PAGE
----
Sunday, July 12, 2009

Dealing With The Internet In The Workplace.

Most companies, since companies began to be the preferred business unit, have wanted just a few things from their employees:  Be as young and energetic as possible; Be as experienced as the older staff; Spend 100% of your time working, no meal or toilet breaks would be just bewdiful thanks; Work for junior rates doing a senior job.

After all, it's not much to ask, is it?  And yes yes yes I'm being sarcastic.  The work day for all critters seems to be a big long but amusing search for food interspersed with intervals of work, not the other way around.  Articles like this one demonstrate the efforts that management have to go to, in order to try and get that work/leisure/effort/effect balance right.  Do you open the Internet?  Block most of it? Have company firewalls, or secure application servers?

Let me put it this way - twenty years ago, how did companies prevent the equivalent circumstances?  Instead of a firewall, there was a mailroom that inspected stuff going inbound and outward.  Long employee chats with colleagues were examined for whether they were relevant to work or not, and then controlled as needed, by supervisors. And try as they might, employers had no way of preventing employees from walking out with company secrets firmly engraved in their brains, any more than they have a way today to prevent a company database walking out on an iPod or MP3 player or memory stick or card...

The thing that worked best, it turns out, is maintaining watchfulness.  So here's a thought, given freely after nearly two decades of dealing with users and technology:  Watch, Decide, Act.

Watch what happens in your office and on your LAN.  Are your servers logging and flagging unusual events? That's the first thing you should be watching - and in order for the "unusual" flags to apply, you have to decide what constitutes "usual" and "unusual."  Capture all traffic and put it through transparent proxies.  not to prevent, but to record it.  Experiment with the output of the logfile. A good analyser program will soon start telling you which machines spent how much time surfing what, where, and when.

Similarly monitor all accesses to your own servers and workstations. Is that new person poking around on the Sales VP's machine?  That might be deemed "unusual," unless they are the SVP's secretary or PA.  Is someone repeatedly trying to send malformed traffic to your SQL server?  Time to check that they're not hacking you, or that their workstation might not be compromised by a Trojan.

As has been repeatedly pointed out, you can't prevent sufficiently determined employees from doing all the above and more.  Shutting the barn door after the horse has bolted may well lose you a horse, but shutting it before the horse bolts, prevents anything from happening in the barn at all.  Making the door more person sized means all your chickens will still be able to escape, and raising it still won't prevent the rats and pigeons from using it...

The problem lies in working out what's usual and useful, compared to unusual and harmful.  Block YouTube or FaceBook? Fine, but some people actually use those in the course of their duties.  I might find it easier to post a video and let a sales prospect know about it via their FB account.  On the other hand, I might also be using those two to dig up dirt on colleagues to coerce their cooperation with a pet project or a project to steal data...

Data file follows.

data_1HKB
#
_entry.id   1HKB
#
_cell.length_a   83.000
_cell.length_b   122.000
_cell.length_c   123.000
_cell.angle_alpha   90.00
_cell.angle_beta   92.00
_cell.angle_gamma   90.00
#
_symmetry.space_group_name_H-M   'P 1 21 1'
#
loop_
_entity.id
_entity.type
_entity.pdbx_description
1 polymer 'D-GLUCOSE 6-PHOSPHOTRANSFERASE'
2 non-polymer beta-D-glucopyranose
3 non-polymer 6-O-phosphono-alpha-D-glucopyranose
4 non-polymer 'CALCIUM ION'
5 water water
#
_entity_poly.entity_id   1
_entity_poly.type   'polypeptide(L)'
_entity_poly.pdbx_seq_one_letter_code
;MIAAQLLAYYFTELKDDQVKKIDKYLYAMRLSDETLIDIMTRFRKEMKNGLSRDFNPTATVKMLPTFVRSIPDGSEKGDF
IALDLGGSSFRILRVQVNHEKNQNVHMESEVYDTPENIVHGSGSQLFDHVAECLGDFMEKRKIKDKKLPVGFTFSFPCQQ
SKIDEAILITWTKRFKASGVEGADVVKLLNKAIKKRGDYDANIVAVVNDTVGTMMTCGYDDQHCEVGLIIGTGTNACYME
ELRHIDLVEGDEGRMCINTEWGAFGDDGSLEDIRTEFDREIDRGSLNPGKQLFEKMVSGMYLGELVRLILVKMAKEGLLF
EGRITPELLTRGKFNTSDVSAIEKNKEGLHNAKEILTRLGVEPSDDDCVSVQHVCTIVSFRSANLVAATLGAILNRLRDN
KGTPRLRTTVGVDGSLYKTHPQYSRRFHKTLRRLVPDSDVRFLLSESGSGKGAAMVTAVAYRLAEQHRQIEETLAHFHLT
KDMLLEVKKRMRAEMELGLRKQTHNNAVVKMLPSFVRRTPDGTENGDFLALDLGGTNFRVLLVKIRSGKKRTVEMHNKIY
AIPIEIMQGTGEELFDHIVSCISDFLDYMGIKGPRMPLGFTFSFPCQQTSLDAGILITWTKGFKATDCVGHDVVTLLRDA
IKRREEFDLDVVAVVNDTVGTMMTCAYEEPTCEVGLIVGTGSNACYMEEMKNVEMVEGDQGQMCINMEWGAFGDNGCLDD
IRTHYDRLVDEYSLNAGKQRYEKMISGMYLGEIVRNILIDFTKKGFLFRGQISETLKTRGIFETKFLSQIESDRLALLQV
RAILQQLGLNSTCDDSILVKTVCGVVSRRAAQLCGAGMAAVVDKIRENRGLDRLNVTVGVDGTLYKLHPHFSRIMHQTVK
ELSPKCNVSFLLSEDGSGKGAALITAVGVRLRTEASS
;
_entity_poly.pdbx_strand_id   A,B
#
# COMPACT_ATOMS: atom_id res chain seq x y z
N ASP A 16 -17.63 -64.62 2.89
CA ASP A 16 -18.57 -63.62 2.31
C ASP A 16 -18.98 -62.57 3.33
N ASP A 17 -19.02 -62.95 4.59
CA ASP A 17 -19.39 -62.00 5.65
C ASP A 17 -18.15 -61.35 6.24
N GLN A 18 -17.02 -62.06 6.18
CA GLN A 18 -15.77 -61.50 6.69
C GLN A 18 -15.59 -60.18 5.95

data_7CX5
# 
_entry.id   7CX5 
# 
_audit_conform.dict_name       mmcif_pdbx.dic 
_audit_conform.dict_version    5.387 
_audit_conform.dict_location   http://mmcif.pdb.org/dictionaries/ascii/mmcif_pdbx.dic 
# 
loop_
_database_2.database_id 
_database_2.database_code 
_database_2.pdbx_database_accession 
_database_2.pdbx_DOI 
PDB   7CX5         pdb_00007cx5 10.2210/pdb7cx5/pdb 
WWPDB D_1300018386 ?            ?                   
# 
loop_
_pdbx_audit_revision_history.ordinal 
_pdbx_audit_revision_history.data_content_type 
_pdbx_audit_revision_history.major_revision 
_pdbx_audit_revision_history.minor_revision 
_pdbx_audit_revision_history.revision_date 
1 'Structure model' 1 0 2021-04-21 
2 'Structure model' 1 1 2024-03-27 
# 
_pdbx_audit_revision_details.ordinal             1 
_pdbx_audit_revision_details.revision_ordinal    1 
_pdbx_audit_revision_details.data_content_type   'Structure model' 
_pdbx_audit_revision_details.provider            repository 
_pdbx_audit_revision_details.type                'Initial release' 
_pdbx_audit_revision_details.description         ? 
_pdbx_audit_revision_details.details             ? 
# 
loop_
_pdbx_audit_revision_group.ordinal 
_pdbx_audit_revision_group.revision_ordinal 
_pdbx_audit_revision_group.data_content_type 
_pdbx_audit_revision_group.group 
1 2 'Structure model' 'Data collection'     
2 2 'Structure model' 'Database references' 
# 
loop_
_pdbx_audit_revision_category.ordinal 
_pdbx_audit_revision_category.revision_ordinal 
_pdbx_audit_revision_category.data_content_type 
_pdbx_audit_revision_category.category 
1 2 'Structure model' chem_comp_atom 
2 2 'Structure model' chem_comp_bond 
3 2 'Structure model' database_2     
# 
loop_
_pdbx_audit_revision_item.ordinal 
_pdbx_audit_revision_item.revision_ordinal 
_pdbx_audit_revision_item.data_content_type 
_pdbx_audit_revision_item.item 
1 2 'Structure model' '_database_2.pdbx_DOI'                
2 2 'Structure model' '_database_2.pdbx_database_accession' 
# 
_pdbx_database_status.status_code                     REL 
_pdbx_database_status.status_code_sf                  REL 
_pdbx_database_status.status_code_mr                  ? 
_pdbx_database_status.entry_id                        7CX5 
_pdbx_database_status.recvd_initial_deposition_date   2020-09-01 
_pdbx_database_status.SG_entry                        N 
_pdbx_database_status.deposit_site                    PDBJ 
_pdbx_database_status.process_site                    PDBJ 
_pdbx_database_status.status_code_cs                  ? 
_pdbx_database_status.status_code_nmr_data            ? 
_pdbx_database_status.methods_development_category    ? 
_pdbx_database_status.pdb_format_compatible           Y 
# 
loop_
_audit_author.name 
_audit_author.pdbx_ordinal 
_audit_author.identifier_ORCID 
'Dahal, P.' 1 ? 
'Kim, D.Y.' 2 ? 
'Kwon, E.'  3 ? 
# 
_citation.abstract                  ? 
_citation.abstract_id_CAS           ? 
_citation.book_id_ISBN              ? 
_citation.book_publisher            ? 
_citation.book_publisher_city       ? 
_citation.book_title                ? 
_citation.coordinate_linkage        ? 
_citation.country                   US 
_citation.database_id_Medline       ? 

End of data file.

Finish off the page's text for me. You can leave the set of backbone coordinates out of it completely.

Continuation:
In all the time I worked in IT and system and network admininstration, the problems such as the above were always "unusual," and that's generally how they were picked up, precisely because they were unusual.  Locking down access and traffic generally resulted in less bandwidth, but no discernible change to the risk/benefit ratio.  I became a great logfile reader, and picked up no end of minor breaches that way.  There are now programs that do what I did, but they need to be trained and set up, and usually the person that has to do that is the system admin.

In an age where personal electronics is everywhere, it's also possible for an employee to place company data onto their personal multimedia device, then connect right up to the Mcdonalds hotspot right outside your office and upload that data - it takes only minutes, or even seconds given a suitably skilled person - and all your logs would show is that employee "Z" accessed the payroll database for a bit longer than normal.

That information didn't - and can't - help you at the time, but it will form a trail that can be backtracked on when you discover that your best people have been headhunted at salaries that are just the right margin above the salary you were paying them...

"Blocking" the external WiFi hotspot?  You may as well try and hold back water with a flyscreen.  And indeed it may well be illegal to block wireless communications, in some places, and with certain forms of wireless.  (You may not, for example and as far as I'm aware) block mobile phone signals at any time, and what if your superduper "cellphone buster" that you've placed in operation to block employees from spending all their time calling friends and family also blocks cellphone access to the company next door?  And if you reduce the range of the quencher, then you'll find knots of employees in the areas that the signal misses...

My personal belief is that keeping people engaged, involved, rewarded, and stimulated is the best way to command loyalty, and watchfulness to make sure that this loyalty doesn't waver is is the second step.

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